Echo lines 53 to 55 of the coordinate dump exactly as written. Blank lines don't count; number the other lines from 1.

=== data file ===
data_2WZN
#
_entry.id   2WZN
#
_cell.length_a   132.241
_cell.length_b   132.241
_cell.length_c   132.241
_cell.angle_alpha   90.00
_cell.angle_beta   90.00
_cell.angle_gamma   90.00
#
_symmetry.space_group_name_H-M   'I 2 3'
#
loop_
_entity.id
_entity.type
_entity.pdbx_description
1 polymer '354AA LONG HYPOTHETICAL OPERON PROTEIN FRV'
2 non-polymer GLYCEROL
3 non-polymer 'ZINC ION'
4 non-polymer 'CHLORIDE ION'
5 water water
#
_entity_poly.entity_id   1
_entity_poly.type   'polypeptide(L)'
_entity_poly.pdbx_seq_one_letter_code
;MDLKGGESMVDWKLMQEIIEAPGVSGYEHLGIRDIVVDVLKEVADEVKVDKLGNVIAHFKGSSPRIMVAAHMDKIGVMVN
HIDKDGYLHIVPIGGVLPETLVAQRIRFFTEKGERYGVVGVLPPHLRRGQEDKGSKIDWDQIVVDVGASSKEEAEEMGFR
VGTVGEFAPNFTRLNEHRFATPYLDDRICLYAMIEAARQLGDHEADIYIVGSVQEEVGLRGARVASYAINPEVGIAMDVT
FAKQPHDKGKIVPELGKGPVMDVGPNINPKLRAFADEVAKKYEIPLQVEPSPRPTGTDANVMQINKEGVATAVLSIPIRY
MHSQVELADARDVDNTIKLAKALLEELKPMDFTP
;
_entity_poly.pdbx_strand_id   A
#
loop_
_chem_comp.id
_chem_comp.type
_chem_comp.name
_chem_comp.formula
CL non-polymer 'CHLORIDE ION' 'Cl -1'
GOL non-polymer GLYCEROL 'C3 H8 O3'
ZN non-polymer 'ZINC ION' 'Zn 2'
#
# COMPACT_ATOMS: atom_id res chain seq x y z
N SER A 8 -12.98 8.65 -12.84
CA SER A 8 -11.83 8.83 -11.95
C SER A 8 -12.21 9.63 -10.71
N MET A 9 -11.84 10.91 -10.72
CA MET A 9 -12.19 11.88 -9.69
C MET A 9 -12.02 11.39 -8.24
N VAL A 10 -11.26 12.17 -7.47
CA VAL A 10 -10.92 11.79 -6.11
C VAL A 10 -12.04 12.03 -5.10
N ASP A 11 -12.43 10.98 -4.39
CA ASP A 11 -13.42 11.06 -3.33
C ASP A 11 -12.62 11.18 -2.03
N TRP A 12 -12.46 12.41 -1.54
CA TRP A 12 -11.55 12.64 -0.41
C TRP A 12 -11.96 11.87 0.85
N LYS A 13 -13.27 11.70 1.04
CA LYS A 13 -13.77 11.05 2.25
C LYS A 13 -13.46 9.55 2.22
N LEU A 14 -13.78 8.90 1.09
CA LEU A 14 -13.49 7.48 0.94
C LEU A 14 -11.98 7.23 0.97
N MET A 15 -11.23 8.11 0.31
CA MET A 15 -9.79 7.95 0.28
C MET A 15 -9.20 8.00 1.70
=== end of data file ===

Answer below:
C VAL A 10 -12.04 12.03 -5.10
N ASP A 11 -12.43 10.98 -4.39
CA ASP A 11 -13.42 11.06 -3.33